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Principle of Least Action in Electrostatics

  1. Aug 13, 2009 #1
    In Feynman's lecture on the principle of least action, he show that you can describe electrostatics by saying that a certain integral is a minimum or maximum. He states the integral, and goes on to show how it can be used to approximate the capacitance of a coaxial line. I've been able to follow his argument and use a similar technique to solve the parallel plate capacitor.

    Later Feynman states that, "For any other shape, you can guess an approximate field with some unknown parameters like alpha and adjust them to get a minimum. You will get excellent numerical results for otherwise intractable problems."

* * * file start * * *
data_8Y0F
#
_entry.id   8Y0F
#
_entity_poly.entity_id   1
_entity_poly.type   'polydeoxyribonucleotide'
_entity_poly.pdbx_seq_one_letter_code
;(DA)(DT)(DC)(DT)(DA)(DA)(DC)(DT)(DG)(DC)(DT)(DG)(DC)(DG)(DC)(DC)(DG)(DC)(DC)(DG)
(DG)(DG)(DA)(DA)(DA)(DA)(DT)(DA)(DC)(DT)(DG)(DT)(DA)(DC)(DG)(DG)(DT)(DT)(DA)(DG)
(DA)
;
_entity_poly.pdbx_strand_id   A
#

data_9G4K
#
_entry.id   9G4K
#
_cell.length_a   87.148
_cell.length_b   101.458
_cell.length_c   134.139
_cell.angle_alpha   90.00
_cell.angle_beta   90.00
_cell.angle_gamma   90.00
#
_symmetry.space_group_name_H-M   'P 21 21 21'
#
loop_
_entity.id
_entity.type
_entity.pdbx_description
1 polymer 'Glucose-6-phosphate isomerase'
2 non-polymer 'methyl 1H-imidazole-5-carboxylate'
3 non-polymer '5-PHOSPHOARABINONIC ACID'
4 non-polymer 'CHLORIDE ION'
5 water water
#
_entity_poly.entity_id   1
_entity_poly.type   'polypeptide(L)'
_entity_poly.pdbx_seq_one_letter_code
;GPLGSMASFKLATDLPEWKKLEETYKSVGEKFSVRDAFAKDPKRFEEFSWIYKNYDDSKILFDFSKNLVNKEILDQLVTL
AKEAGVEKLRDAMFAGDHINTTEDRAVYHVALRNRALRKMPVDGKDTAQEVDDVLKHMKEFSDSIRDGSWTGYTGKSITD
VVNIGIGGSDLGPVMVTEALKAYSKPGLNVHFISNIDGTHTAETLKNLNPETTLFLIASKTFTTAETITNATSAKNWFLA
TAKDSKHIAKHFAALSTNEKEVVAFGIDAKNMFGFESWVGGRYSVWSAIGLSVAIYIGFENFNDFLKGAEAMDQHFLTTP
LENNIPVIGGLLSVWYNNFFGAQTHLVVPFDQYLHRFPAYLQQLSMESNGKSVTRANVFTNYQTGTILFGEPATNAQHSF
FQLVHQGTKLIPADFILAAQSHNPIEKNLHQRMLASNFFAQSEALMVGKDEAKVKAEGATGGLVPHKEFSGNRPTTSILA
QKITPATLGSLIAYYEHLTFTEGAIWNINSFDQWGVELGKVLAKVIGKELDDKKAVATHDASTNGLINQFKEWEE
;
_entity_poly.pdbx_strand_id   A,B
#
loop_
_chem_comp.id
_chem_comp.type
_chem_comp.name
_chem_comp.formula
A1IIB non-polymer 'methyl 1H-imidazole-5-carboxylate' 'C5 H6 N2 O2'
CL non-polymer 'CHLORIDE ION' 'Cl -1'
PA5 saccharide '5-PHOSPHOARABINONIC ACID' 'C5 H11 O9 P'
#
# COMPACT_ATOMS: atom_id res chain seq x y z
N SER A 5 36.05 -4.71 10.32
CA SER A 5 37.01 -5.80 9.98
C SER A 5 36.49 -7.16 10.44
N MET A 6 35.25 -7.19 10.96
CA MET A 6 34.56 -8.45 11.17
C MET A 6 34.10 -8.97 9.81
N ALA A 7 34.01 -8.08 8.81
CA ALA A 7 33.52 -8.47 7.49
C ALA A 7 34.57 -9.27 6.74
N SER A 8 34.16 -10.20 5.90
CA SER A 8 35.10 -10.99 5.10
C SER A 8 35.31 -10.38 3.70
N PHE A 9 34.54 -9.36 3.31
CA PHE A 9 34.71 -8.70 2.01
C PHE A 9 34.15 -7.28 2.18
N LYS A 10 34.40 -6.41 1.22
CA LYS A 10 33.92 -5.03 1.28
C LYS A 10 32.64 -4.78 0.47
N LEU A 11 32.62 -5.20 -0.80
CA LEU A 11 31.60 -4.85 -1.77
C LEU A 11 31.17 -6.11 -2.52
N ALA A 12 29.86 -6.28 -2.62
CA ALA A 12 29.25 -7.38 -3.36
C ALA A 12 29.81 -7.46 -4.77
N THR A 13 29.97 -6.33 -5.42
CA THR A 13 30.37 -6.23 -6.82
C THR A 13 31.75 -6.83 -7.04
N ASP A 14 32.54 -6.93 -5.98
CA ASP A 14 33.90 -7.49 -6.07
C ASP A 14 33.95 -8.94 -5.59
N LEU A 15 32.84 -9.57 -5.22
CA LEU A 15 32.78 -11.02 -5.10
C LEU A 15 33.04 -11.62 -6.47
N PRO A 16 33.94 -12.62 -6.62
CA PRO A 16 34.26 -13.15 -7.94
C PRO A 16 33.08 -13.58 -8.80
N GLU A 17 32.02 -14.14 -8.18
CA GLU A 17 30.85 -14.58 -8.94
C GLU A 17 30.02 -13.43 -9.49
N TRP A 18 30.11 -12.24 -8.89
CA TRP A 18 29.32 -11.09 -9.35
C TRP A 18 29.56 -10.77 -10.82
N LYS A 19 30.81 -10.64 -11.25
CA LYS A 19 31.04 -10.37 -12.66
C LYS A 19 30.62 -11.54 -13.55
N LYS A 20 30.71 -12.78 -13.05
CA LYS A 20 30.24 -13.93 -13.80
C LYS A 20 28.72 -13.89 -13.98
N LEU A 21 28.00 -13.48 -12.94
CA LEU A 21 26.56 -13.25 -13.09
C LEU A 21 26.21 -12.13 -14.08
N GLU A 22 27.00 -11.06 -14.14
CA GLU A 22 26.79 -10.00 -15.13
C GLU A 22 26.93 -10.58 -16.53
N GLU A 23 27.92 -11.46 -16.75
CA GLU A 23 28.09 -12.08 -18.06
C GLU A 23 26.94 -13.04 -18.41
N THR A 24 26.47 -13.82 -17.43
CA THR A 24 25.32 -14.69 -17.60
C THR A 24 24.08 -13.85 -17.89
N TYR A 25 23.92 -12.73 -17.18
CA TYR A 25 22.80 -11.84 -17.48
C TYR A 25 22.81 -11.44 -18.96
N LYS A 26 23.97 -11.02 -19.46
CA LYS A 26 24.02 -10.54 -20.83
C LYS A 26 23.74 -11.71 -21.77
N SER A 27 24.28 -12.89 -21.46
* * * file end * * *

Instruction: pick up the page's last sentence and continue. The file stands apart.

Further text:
I can't seem to apply his method to anything but the simplest of cases. For example, coming up with an approximate field that meets complicated boundary conditions in 2D seems impossible....leaving conformal mapping as the only usable method of solving such problems. I also tried solving another problem that Feynman solves in a more traditional manner, "Colloidal particles in an electrolyte." using the least action principle...but what approximate field should I choose besides a polynomial?
     
  2. jcsd
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